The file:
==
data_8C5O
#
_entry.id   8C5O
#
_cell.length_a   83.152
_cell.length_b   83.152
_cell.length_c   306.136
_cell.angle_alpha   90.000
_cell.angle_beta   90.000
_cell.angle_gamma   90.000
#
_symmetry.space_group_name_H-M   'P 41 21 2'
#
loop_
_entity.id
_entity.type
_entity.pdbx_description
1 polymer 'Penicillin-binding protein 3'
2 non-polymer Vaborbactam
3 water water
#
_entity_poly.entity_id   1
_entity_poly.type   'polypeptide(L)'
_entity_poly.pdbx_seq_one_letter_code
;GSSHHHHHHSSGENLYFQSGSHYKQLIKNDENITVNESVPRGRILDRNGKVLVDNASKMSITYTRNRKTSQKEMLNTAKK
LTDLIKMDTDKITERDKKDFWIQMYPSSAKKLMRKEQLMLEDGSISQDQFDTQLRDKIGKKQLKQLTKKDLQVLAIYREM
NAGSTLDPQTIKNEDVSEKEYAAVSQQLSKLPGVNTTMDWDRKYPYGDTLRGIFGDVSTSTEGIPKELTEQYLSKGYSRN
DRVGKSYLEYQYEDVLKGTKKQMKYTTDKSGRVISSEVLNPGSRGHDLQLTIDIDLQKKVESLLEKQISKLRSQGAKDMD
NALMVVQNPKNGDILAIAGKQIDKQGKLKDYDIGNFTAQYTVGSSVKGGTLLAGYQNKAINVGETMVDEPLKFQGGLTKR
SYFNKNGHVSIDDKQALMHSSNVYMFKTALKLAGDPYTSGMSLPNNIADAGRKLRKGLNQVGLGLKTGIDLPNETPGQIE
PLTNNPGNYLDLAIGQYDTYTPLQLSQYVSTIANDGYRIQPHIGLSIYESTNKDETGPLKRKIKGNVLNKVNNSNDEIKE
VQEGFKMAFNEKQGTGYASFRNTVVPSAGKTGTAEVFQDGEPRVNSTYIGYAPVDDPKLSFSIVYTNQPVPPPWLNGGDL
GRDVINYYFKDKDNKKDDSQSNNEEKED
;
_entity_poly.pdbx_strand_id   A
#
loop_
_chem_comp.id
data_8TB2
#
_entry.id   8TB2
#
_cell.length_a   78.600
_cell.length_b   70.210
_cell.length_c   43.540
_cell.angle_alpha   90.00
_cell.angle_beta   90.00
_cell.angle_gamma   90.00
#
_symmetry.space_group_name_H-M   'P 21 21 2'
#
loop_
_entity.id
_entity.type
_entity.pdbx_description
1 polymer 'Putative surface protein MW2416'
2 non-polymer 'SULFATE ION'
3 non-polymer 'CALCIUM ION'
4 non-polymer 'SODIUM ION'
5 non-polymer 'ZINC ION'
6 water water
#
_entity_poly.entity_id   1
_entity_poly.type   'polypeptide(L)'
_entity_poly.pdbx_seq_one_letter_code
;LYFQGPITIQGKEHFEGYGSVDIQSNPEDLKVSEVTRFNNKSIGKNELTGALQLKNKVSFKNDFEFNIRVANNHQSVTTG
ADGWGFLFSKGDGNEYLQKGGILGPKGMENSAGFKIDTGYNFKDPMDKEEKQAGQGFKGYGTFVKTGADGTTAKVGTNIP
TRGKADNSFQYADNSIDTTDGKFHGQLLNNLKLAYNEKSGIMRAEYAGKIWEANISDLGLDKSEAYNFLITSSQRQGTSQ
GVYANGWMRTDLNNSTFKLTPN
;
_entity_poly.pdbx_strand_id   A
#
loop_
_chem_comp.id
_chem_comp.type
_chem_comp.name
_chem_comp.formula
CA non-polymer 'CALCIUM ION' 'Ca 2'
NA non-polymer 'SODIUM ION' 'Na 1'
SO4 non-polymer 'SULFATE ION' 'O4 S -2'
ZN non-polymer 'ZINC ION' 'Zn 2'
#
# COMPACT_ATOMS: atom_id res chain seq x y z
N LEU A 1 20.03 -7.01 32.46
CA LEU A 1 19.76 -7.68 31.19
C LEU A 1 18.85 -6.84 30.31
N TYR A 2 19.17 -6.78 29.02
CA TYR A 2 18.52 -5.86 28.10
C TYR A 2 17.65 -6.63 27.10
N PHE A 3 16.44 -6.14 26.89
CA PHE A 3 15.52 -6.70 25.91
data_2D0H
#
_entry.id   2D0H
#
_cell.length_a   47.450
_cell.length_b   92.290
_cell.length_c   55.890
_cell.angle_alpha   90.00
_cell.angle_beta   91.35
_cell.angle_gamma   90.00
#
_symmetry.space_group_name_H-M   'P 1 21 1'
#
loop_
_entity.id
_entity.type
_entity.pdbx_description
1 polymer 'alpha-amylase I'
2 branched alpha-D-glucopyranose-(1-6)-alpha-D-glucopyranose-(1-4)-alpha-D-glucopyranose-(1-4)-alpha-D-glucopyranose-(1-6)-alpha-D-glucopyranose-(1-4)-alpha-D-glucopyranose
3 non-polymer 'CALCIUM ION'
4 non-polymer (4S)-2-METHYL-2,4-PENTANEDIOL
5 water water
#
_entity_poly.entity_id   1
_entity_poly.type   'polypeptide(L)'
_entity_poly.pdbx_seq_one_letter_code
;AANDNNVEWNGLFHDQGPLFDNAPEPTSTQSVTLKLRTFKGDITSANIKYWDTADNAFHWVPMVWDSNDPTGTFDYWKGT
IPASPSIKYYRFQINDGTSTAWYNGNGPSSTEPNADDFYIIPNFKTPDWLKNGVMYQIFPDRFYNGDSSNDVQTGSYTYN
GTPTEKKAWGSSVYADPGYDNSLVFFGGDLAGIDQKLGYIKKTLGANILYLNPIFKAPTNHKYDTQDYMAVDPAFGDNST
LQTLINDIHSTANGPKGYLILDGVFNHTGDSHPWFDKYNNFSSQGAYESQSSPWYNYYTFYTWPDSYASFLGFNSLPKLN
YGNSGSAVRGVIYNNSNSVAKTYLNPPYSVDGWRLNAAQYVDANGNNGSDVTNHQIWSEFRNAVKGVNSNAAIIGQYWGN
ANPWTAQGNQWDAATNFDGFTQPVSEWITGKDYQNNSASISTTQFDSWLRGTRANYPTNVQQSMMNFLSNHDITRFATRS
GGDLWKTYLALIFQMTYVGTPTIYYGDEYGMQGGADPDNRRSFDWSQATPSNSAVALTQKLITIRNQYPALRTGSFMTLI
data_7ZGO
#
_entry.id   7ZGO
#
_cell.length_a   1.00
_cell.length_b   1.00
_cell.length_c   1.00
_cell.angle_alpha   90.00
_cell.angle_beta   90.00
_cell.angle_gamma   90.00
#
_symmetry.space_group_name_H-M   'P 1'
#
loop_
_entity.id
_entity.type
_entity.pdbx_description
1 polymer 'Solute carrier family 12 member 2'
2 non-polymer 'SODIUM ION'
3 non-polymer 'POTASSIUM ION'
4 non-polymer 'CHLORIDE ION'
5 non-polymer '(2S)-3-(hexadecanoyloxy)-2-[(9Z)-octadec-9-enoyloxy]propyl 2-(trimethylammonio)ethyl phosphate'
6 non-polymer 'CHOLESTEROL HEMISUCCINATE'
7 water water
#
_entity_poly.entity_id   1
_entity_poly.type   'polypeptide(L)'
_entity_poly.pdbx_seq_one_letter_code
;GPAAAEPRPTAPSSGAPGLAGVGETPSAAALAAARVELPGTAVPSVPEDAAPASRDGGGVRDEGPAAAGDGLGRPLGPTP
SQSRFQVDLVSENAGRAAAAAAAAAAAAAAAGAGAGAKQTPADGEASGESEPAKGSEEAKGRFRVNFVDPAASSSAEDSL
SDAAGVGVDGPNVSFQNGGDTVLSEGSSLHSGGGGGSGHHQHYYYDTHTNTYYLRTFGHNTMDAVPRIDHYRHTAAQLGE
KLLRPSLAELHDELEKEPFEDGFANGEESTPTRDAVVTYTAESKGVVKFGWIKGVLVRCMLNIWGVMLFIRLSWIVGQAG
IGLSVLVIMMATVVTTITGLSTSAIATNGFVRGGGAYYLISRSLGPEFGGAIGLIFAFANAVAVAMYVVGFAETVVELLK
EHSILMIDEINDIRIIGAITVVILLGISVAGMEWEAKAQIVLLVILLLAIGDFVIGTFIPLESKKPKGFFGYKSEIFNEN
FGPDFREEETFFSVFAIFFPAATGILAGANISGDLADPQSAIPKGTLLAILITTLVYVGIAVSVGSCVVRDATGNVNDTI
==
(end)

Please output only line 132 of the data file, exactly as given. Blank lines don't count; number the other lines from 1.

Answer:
_cell.angle_alpha   90.00